Grey Areas:
Julie Mehretu Retrospective Opens at the Los Angeles County Museum of Art

In her abstract painting of the early 2000s, Julie Mehretu already reflected on issues that are so pressing around the world today: global migration, climate change, the relationship of the individual to the state, of the body to architecture. Now the Los Angeles County Museum of Art (LACMA) and the Whitney Museum in New York are showing the first institutional retrospective of the artist, who was born in 1970 in the Ethiopian capital Addis Ababa, in the USA. Encompassing over 30 mostly large-format paintings and 40 works on paper, the show traces Mehretu's 23-year career.

Her early works, which she began to develop in 1996, are hybrids of drawing and painting. They deal with different forms of cartography, localization, and marking. Many of these creations are based on architectural forms, grids, or diagrams that capture political events: the movement of refugees, raw materials, or finances. From a distance, they look like imaginary maps that assume very different states of aggregation within a work. These can be filigree ramifications, cloud-like agglomerations and explosions, or sharp-edged geometric surfaces. As you approach, however, you recognize urban ciphers: fragments of buildings. This is the case in Stadia II (2004) and Black City (2007), in which Mehretu takes up forms such as the amphitheater or the Colosseum, where typologies of sports, leisure, and the military overlap. The pictures of the New York-based artist, who emigrated to the USA with her parents at the age of seven, always seem to be suspended, to be in transit. Her works from the 2000s describe a state of "in-between," a grey zone. An example is the painting Berliner Pl�tze (2008-2009), which was created as part of the commissioned work Grey Area (2009) for the Deutsche Guggenheim and is on loan from the Deutsche Bank Collection for the retrospective. Julie Mehretu erases individual parts of her paintings. The resulting grey blurs are then overdrawn again. This effect has something ghostly about it and at the same time is analogous to real change – and not only in the German capital. In a kind of archaeological reconstruction, the viewer perceives the urban spaces in Julie Mehretu's pictures as dissolving, almost imaginary scenes in which the violence of modernism and the inexorable dynamics of the present have inscribed themselves.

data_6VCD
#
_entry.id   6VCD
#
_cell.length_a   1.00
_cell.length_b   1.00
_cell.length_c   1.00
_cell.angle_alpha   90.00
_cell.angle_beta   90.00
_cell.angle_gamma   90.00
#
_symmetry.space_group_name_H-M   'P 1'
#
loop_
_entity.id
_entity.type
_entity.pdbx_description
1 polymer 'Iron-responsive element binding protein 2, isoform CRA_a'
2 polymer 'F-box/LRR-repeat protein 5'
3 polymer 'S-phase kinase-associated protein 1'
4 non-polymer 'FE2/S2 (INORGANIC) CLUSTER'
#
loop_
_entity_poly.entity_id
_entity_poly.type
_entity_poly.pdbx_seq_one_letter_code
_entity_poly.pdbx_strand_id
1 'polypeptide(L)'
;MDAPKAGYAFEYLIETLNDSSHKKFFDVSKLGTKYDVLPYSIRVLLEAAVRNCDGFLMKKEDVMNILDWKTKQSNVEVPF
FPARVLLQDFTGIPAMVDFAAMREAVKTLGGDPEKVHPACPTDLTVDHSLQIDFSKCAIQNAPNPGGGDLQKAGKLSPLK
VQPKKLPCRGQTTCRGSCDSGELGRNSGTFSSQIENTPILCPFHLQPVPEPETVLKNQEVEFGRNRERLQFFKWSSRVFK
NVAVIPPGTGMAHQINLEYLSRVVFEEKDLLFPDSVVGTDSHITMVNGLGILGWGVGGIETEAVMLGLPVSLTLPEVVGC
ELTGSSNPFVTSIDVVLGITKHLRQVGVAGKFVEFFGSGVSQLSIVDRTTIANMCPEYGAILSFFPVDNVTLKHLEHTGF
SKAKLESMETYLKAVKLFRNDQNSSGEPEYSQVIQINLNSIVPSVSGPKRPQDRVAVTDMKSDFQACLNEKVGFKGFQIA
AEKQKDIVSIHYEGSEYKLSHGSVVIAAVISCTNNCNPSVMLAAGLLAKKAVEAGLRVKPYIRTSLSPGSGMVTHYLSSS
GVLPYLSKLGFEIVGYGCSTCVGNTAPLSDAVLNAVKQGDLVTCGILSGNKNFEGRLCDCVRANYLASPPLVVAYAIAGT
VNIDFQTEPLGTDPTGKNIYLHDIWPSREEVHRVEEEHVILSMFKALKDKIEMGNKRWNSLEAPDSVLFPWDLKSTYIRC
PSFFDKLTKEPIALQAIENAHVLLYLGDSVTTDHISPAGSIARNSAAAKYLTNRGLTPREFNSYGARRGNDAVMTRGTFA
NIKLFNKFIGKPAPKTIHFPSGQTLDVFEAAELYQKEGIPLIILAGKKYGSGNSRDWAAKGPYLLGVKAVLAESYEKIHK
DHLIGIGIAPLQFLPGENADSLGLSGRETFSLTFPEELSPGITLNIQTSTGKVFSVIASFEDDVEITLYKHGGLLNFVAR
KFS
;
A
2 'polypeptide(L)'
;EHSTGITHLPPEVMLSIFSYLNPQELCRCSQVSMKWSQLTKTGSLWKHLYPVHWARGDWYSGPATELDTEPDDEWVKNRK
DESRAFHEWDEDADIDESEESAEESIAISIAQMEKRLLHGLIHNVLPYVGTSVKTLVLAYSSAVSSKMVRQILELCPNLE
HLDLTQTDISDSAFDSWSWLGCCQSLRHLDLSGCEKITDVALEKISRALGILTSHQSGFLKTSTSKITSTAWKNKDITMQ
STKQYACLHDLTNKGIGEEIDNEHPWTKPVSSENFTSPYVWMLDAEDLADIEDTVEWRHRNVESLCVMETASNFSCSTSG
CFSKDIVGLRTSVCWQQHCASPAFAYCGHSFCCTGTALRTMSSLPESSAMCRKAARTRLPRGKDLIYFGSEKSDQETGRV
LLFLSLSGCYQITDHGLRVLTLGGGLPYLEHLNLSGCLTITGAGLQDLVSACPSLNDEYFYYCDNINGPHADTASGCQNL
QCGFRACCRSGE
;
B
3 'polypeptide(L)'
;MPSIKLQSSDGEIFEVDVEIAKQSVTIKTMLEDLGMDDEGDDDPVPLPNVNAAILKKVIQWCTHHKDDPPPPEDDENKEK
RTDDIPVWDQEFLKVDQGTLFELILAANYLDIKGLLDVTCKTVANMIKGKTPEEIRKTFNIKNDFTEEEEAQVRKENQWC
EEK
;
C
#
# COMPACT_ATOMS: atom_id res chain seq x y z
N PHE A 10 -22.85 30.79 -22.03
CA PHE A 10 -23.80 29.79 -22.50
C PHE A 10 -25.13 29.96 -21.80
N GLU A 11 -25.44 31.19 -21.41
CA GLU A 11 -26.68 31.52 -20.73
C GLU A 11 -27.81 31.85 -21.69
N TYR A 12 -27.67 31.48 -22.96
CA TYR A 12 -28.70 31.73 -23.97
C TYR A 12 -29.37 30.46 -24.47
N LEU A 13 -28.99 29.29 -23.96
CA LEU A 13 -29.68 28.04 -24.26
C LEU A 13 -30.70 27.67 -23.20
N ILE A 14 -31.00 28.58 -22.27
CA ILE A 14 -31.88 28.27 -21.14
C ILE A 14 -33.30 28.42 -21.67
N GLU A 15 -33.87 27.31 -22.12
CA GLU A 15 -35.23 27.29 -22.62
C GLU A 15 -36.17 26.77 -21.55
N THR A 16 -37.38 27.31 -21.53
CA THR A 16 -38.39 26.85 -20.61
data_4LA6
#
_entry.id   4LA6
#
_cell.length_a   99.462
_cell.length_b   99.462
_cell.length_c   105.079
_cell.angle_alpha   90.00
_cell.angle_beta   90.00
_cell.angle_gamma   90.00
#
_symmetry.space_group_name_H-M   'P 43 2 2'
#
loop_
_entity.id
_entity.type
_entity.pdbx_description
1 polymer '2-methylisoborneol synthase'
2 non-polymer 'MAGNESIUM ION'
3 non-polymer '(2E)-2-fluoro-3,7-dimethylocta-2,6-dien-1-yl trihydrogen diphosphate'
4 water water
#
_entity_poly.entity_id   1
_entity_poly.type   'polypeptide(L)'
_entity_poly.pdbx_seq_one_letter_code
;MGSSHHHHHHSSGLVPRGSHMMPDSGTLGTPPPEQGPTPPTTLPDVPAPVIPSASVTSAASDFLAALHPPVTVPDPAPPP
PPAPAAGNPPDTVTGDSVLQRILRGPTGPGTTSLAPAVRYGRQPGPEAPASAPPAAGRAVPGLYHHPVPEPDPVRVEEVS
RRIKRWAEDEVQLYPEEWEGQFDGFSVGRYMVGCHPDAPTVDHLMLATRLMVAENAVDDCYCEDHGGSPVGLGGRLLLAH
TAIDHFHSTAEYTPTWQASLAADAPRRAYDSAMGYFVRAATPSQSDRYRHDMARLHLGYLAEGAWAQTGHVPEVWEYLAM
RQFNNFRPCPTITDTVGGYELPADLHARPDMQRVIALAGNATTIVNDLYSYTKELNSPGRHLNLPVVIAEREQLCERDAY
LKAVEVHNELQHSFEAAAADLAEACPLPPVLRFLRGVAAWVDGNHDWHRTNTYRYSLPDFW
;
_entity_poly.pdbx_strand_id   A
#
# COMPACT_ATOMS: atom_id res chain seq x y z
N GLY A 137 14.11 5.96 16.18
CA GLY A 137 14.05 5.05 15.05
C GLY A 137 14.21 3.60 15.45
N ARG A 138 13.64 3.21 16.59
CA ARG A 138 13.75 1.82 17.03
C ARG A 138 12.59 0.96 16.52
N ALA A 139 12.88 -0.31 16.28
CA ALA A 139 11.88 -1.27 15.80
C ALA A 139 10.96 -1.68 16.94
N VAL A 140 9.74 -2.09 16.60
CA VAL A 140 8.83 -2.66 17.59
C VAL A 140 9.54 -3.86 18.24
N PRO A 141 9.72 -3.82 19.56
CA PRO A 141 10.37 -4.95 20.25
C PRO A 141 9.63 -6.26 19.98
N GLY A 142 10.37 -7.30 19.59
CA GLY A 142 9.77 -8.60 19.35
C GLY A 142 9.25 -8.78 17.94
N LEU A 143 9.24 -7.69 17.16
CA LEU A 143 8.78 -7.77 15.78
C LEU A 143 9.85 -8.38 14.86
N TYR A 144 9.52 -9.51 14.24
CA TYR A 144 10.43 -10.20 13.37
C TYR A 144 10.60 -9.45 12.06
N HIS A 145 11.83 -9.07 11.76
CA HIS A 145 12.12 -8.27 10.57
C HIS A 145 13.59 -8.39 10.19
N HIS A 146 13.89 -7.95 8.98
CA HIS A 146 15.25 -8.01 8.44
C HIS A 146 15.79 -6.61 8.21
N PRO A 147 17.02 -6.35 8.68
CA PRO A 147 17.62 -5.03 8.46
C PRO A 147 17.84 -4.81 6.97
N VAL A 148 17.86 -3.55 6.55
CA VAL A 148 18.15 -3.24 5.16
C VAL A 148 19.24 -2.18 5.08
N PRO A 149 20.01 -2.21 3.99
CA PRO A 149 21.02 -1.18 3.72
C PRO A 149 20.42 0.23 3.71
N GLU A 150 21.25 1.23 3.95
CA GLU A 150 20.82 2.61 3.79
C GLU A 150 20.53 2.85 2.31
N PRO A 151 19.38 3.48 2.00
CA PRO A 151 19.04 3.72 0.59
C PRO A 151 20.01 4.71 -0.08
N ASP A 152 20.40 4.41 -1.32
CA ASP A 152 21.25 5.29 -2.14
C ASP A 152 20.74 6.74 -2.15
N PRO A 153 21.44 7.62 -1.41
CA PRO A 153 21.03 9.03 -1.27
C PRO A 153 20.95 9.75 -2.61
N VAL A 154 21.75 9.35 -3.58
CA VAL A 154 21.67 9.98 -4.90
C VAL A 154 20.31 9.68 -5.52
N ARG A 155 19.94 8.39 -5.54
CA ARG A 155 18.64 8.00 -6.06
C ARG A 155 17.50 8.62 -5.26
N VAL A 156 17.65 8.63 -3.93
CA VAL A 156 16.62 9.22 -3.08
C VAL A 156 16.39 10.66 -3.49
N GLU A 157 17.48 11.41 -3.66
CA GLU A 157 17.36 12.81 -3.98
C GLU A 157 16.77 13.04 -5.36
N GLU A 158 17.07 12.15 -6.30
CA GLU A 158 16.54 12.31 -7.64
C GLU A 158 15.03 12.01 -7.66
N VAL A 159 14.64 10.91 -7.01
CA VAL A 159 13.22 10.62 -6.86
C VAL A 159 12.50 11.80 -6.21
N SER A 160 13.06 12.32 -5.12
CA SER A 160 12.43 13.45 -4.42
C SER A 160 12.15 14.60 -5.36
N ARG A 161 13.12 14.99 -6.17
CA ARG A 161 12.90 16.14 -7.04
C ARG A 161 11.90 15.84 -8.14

The exhibition at LACMA, which will subsequently travel to New York, ends with Mehretu's most recent paintings, which for several years have detached themselves from their close relationship to architecture, but still address the body and its relationship to state power. At first glance, these colorfully luminous works with their gestural markings and swirls of sprayed color seem like a contemporary response to Abstract Expressionism. Yet they are actually based on media images that have been distorted to the point of complete fuzziness with Photoshop and then painterly reworked. For this purpose, Mehretu selected photographs that stand for the global political situation in an iconic way, including photos of the neo-Nazi march in Charlottsville, children in penal camps on the Mexican border, and the burnt-out Greenfell Tower in London. None of the original visual information is recognizable anymore. It is the colorfulness and dynamics of the motifs that characterize Mehretu's abstract yet investigative paintings, in which these historical events echo eerily.

Julie Mehretu
November 3, 2019 – May 17, 2020
LACMA, Los Angeles

June 26 – September 20, 2020
Whitney Museum, New York

October 24, 2020 – January 31, 2021
High Museum of Art, Atlanta

March 14 – July 11, 2021
Walker Art Center, Minneapolis